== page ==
A hard teaching

Jesus said to them, “I am the living bread that came down from heaven. Whoever eats this bread will live forever. This bread is my flesh, which I will give for the life of the world.” … “Very truly I tell you, unless you eat the flesh of the Son of Man and drink his blood, you have no life in you. Whoever eats my flesh and drinks my blood has eternal life, and I will raise them up at the last day. For my flesh is real food and my blood is real drink. … On hearing it, many of his disciples said, “This is a hard teaching. Who can accept it?” — John 6:51,53-55,60 (NIV)

There are times when you can be forgiven for thinking Jesus was disturbed. C.S. Lewis famously said of him:

“A man who was merely a man and said the sort of things Jesus said would not be a great moral teacher. He would either be a lunatic — on the level with the man who says he is a poached egg — or else he would be the Devil of Hell. You must make your choice. Either this man was, and is, the Son of God, or else a madman or something worse.” (Mere Christianity)

Just the day before this teaching about his body and blood, Jesus had fed the assembled crowds a miraculous and filling dinner. Word quickly spread, because on this day many came both to listen and to eat, according to Jesus. Suspecting they were more interested in food for their stomachs than their hearts, Jesus began teaching about both.

Sourdough loaf

“I am the bread of life,” he says. So far, so good.

But then he says, in so many words: Unless you eat my flesh and drink my blood, you cannot have eternal life. His listeners were shocked. His disciples were aghast. Many left in disgust, thinking he’d gone mad.

Ever heard a sermon on this passage? I don’t think I have. Understandable. Christianity is already pretty weird, what with having to believe in a virgin birth and resurrected dead people. But this teaching about eating his body and blood would, I suspect, create a stampede for the exits in the modern megachurch.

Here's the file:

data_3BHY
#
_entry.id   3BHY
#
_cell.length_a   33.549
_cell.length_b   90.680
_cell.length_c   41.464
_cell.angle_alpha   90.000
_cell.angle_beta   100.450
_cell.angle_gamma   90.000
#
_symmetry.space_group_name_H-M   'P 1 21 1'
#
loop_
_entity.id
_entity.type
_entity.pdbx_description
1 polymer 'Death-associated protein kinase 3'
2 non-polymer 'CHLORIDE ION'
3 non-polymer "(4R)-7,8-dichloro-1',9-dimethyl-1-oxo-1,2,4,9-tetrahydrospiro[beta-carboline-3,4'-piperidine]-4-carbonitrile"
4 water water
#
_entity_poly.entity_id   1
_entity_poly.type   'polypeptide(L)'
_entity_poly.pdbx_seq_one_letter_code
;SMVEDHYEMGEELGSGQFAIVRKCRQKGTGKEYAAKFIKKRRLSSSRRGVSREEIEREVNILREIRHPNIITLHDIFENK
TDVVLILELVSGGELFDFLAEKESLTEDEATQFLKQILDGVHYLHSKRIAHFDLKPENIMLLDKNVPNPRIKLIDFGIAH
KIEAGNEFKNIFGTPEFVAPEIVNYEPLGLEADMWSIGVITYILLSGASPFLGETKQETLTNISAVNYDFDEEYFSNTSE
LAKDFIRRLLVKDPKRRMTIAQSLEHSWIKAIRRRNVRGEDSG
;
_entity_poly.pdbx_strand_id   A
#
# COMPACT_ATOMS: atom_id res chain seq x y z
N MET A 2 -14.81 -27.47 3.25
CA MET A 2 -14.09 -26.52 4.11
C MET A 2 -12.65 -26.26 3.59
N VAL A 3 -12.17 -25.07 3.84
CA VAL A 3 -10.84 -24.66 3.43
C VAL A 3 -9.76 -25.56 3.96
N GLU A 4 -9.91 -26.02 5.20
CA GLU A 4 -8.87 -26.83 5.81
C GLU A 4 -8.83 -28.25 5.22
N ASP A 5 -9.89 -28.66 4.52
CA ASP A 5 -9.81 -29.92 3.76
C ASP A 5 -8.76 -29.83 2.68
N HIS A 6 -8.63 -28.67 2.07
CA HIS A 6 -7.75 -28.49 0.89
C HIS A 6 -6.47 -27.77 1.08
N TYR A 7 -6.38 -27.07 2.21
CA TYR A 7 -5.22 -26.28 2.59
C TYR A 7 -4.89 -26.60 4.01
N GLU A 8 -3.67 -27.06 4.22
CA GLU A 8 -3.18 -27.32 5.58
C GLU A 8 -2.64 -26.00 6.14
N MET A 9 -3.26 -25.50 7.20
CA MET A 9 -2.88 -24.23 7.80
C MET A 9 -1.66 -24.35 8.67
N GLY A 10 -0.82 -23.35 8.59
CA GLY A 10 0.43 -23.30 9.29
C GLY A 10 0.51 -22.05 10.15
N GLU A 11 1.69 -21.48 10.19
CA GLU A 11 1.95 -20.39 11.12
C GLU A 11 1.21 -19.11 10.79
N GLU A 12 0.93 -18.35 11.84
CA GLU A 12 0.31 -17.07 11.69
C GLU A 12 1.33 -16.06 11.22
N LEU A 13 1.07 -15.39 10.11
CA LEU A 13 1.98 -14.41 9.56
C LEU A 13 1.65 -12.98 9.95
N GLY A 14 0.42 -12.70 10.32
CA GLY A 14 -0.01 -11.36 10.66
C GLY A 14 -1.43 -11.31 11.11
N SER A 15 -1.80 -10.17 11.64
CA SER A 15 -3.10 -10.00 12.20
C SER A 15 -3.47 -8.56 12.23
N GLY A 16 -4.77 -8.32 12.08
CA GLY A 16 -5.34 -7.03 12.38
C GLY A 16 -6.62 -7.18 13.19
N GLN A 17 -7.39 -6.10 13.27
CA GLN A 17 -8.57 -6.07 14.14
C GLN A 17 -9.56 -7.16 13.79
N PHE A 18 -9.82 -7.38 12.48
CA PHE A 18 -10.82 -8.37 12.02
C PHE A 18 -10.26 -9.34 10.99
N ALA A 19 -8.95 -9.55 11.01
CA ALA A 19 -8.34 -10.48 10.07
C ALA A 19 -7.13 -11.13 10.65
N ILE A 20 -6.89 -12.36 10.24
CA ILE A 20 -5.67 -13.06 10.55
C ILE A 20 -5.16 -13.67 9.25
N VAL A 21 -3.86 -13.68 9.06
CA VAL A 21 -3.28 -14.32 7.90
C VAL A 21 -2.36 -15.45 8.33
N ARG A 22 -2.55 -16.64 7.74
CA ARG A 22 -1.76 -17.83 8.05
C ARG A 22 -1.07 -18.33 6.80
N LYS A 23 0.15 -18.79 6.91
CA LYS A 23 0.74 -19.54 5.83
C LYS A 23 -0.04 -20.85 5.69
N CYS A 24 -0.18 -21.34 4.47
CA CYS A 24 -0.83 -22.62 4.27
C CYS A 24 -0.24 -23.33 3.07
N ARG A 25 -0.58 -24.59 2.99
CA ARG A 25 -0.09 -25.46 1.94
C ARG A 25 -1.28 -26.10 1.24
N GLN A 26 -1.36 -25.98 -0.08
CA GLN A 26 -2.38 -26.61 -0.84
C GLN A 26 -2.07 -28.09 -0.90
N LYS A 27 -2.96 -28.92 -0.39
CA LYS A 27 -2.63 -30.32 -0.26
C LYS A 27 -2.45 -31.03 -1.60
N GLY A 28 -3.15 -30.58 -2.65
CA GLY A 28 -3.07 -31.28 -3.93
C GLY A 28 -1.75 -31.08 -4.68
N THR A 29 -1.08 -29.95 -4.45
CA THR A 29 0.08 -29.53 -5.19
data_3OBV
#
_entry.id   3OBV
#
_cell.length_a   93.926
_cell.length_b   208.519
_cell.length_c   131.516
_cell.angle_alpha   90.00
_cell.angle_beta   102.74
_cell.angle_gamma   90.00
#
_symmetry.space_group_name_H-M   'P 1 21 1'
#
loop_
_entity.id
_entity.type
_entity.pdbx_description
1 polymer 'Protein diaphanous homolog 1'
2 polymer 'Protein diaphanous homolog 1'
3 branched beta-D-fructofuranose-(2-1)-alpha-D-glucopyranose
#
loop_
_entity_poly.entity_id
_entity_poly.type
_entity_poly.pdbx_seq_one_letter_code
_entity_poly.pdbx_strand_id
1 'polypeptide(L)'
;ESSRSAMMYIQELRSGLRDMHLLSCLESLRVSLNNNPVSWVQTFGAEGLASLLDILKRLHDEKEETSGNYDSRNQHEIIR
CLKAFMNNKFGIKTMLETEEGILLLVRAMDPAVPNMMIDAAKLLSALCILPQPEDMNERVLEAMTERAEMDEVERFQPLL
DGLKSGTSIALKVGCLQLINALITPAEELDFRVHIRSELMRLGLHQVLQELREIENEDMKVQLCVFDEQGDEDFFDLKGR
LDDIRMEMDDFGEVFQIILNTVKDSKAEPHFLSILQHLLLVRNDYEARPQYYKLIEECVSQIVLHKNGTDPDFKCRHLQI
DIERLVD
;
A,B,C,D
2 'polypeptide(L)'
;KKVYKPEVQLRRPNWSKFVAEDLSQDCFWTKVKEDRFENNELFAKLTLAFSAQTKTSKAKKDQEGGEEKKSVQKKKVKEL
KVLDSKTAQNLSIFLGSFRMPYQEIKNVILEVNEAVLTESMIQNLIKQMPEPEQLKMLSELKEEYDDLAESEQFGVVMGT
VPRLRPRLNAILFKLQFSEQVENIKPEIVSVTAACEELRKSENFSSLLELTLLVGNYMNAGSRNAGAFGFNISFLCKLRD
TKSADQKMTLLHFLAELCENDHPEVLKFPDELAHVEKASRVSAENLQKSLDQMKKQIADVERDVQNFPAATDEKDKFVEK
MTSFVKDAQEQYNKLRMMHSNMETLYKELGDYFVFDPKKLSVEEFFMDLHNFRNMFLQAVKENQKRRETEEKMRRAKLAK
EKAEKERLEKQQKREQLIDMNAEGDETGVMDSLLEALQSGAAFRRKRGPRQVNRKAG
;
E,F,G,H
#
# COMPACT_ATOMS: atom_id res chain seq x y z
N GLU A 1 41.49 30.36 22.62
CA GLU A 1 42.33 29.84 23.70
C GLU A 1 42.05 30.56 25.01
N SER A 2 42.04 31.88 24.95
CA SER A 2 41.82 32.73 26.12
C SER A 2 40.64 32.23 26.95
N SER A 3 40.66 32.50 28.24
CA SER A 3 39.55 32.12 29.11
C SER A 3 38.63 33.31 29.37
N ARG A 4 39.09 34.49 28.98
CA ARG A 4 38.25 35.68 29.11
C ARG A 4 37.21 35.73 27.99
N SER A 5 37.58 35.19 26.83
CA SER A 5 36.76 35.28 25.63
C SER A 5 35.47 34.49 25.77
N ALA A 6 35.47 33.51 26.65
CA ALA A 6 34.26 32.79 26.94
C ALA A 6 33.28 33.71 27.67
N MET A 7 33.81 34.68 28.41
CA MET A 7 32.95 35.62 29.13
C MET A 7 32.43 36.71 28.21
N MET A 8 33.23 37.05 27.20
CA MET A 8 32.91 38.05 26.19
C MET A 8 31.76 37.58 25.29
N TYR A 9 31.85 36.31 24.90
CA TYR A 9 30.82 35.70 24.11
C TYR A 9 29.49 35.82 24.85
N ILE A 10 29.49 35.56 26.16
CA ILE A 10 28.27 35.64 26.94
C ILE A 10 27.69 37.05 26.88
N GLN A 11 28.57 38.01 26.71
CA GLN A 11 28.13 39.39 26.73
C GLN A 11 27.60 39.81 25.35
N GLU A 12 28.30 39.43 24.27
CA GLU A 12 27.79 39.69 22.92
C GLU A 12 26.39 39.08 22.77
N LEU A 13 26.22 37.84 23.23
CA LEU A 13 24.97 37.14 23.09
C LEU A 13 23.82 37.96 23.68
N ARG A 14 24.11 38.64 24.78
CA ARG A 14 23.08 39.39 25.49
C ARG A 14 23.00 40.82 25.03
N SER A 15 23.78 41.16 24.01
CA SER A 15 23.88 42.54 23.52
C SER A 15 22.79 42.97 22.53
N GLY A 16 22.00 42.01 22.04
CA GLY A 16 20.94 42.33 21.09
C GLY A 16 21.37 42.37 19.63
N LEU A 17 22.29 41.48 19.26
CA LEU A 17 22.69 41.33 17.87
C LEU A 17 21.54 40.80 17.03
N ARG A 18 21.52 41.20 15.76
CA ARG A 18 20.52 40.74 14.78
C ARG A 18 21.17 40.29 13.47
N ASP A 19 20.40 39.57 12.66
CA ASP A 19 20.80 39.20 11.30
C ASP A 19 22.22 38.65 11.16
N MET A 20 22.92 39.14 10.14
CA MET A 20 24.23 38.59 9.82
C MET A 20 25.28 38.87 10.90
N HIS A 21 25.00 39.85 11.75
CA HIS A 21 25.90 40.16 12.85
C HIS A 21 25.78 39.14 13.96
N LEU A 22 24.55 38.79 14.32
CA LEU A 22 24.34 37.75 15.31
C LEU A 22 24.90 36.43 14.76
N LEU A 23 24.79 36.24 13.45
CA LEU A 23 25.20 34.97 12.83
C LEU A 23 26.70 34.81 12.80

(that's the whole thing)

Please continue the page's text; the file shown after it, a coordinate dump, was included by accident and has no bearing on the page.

How do I describe my position with respect to God and faith? Well, I’m a Christian, but that label is often misunderstood. There are people who call themselves Christian because their grandfather’s name is on the back of a church pew, there are people who call themselves Christian who have never read the Bible, there are people who think the label “Christian” is a political statement.

I prefer to call myself a follower of Jesus, which makes me sound like a mystic, but it expresses my approach to faith more accurately. The disciples thought of themselves as Jesus-followers, too. But if we consider what Jesus might be saying in this hard teaching in John, being a Christ-follower may miss the mark.

To be a follower of Jesus, or a follower of Buddha or Muhammed or even Karl Marx means that I have a commitment of some sort to these men and their teachings. I’ve read their books, I’ve internalized their words and their values, but in some real sense, I still stand apart from them. Being a follower is an intellectual assertion, a commitment of the mind and, perhaps also, a commitment of the feet. To follow someone may even entail an emotional entanglement of some sort: followers of Taylor Swift seem to enter into an ecstatic euphoria while screaming along with a concert hall full of other adoring fans.